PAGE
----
I've been writing about Marvel films for a long time and watching them even longer. And I always tell people the same thing: stay until the end. The studio has become famous for its use of mid- and post-credit scenes, using them to either set up what comes next or, as often as not, just for some fun, extended joke from the main film.
As I watched “Spider-man: Far From Home,” I had the thought that this film felt like one giant post-credit scene. Goofy and irreverent, this film is meant to serve as the denouement for the so-called “Infinity Saga,” which had its climax earlier this year with “Avengers: Endgame.” And director Jon Watts has a difficult task trying to keep expectations, and the in-movie danger level, high after a film where literally half of everything in the universe was destroyed. For the most part he succeeds, though mostly it's from the comedic interactions of its main cast, rather than the story itself.
In the wake of the events of “Endgame,” teenager Peter Parker (Tom Holland) is feeling pressure to fill the shoes of the now-deceased Iron Man, but wants to focus more on his normal life, which includes a class trip to Europe and spending time with MJ (Zendaya), his crush.
His attempts to distance himself from having to be Spider-man are ruined, however, when a large being seemingly made out of water attacks Venice, and is fended off by a combination of himself and a mysterious new costumed hero. Parker is then shanghaied by super spy Nick Fury (Samuel L. Jackson) to help this new hero, dubbed Mysterio (Jake Gyllenhaal), tackle this new threat.
And with that we are off to the races. The standard superhero tropes are here — how do you balance your secret identify with what you want in real life? How do you live up to the now familiar adage about great power and great responsibility? And how do you take over for a now-deceased icon? It's well-worn territory by now, which means its serviceable, but nothing special.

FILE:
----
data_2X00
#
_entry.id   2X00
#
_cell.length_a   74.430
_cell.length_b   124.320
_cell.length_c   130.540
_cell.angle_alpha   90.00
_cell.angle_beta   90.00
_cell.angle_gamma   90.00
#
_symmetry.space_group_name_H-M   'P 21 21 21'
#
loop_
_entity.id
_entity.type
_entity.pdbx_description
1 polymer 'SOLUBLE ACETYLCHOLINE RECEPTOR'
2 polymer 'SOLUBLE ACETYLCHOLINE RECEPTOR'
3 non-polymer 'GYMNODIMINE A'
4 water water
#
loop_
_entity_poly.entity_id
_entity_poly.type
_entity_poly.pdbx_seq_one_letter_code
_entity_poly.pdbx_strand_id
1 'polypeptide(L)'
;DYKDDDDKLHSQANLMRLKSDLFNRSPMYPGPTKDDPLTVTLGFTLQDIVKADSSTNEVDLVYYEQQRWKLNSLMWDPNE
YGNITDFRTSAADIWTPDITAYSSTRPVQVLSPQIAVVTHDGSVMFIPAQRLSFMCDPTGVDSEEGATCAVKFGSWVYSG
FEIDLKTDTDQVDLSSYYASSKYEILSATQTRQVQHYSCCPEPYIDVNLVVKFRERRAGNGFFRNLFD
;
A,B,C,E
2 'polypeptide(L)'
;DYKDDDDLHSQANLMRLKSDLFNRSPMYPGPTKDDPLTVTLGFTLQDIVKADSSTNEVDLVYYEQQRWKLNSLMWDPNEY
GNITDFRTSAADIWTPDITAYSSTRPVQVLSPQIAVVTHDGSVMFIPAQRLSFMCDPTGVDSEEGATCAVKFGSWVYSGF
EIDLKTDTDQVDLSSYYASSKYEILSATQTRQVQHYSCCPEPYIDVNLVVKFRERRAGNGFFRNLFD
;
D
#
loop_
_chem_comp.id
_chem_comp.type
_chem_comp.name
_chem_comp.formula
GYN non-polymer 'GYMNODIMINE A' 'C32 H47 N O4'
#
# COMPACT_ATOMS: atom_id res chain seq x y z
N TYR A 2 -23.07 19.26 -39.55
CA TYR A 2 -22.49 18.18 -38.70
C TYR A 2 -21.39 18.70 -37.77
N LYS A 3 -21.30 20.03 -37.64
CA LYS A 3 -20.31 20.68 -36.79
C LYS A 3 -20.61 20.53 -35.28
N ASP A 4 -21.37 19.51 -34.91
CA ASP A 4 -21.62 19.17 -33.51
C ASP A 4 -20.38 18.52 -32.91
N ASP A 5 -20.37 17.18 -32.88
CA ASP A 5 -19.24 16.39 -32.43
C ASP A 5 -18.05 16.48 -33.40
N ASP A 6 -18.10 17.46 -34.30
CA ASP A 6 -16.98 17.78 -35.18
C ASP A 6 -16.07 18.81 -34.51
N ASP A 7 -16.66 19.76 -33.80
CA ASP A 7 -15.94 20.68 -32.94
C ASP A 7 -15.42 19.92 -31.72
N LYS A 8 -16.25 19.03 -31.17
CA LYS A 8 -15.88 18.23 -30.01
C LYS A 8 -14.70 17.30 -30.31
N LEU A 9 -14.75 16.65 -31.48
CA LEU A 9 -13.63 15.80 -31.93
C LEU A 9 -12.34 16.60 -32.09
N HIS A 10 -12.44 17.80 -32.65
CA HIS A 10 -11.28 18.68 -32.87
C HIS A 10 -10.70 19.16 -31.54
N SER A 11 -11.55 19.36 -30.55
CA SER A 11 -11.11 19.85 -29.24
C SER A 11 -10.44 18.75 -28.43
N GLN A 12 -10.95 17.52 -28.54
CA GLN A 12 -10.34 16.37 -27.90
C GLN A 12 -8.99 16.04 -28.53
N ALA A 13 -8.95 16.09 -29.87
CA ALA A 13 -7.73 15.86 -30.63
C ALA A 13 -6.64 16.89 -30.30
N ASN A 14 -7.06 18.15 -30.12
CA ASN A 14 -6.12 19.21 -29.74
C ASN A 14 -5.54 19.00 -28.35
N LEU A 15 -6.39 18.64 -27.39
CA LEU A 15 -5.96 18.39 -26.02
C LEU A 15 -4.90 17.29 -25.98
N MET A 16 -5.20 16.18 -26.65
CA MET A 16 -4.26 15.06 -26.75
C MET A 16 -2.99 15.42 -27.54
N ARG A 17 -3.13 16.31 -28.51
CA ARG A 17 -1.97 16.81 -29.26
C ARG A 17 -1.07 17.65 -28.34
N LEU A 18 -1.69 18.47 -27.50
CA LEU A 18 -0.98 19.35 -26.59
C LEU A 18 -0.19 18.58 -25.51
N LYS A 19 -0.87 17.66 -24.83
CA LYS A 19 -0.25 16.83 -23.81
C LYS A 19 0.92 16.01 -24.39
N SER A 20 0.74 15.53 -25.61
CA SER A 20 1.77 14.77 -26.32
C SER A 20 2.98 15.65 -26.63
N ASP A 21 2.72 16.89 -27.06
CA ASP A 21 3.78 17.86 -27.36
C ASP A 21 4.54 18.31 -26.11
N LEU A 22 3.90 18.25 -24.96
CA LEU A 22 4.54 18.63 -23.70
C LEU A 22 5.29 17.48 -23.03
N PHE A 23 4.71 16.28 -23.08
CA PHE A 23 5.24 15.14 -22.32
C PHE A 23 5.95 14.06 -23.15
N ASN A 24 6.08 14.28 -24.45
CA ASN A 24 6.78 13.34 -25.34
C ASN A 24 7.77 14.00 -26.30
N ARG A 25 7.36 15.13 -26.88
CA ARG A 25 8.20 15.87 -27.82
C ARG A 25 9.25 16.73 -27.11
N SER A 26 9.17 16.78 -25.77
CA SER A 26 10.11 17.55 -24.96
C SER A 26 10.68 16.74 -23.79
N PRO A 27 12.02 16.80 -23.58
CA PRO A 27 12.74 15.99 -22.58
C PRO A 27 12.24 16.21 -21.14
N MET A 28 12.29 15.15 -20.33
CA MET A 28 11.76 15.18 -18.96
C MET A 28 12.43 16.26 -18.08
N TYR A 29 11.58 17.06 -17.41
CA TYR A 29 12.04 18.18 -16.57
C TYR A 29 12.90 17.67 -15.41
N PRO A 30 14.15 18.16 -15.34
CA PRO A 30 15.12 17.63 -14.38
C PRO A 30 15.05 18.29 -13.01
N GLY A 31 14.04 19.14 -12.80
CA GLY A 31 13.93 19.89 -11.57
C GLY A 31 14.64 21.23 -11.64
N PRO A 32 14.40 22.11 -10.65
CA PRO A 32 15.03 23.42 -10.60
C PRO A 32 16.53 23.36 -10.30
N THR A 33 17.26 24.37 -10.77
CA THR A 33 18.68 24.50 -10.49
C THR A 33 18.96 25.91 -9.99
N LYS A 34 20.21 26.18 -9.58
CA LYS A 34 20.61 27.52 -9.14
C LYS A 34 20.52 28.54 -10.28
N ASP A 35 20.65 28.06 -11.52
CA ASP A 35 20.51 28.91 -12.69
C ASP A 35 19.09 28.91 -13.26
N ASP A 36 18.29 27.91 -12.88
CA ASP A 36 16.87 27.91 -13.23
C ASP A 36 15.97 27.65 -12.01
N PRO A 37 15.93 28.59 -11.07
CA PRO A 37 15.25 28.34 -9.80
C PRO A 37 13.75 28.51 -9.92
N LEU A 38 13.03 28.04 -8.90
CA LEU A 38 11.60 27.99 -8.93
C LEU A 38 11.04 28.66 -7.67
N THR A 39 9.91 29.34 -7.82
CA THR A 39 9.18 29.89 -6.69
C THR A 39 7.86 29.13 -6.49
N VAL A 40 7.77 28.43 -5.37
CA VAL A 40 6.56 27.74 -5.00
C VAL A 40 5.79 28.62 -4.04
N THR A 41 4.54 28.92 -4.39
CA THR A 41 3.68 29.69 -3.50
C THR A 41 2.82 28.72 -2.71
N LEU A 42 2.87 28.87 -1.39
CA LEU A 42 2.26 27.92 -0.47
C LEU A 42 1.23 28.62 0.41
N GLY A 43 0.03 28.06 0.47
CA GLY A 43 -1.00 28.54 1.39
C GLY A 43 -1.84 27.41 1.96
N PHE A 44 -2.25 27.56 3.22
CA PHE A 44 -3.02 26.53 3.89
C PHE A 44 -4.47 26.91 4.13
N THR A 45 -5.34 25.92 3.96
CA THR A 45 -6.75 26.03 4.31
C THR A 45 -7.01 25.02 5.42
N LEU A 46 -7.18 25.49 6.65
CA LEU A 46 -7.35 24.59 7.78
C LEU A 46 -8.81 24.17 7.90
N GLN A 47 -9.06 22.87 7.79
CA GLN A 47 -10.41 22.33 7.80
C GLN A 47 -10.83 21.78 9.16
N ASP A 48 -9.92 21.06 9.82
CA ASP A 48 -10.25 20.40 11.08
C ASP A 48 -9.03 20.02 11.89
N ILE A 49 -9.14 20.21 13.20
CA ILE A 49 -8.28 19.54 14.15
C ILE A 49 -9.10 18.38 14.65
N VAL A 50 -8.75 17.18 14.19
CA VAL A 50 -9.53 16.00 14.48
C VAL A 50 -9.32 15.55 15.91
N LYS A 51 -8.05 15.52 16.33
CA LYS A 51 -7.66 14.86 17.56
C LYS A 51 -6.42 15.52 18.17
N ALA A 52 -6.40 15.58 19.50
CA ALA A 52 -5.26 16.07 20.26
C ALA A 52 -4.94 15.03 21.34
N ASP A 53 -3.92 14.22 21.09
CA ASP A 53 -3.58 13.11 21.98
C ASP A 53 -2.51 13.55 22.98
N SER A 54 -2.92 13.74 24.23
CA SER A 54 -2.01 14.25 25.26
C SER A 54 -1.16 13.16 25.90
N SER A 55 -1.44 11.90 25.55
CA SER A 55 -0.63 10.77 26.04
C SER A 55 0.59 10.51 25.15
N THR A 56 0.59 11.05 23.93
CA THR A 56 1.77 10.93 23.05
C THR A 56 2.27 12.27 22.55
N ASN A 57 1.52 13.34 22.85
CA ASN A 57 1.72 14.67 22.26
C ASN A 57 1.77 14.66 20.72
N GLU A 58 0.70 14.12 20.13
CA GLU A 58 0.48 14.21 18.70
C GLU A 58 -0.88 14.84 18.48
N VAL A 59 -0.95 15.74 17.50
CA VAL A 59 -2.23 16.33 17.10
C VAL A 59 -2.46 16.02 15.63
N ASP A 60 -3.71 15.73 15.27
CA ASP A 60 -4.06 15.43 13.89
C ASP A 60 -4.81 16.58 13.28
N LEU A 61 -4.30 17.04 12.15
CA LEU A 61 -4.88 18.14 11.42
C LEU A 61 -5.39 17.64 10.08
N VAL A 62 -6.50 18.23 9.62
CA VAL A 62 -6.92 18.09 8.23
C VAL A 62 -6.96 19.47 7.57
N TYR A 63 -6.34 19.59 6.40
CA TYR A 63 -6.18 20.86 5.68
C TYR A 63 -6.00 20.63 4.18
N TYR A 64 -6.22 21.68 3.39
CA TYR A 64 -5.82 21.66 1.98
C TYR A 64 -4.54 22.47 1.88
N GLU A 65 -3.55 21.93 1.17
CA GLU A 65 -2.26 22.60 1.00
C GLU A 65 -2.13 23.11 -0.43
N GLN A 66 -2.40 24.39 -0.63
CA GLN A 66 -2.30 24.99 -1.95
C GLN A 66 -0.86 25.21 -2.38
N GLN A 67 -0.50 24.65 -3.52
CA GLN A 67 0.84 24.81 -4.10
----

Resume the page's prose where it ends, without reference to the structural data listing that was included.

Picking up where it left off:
When the film is its most entertaining is when, believe it or not, it dives into the soapy teenage romance territory. We all look back laughingly on the awkwardness of youthful love, and Watts is able to take that cultural head-shaking and turn it into a series of running jokes that do a lot to liven up the film.
Holland, now on his fifth Marvel film, has been and continues to be a good Spider-man/Peter Parker. He maybe plays up the naivete of a teenager a bit too much, but brings the reality of being a high schooler with superpowers much better than other incarnations. Gyllenhaal is a good addition to the cast, taking over the mentor role from Robert Downey Jr., though he becomes more fun during the film's second half when we get to know his character and motivations a bit better.
Honestly, though, now that all the credits have rolled, it's hard to see where the cinematic universe goes from here. “Far From Home” is a fun outing, but it doesn't try to set up anything or really end anything. As just another superhero blockbuster, it's good. As an installment in a series, it's OK. If you are a Marvel fan, go and enjoy. If you aren't, may I suggest “Yesterday” for something a bit different? Oh, before I forget, if you do go, make sure to stay through all the credits.
David Rookhuyzen is a freelance movie reviewer for the Green Valley News.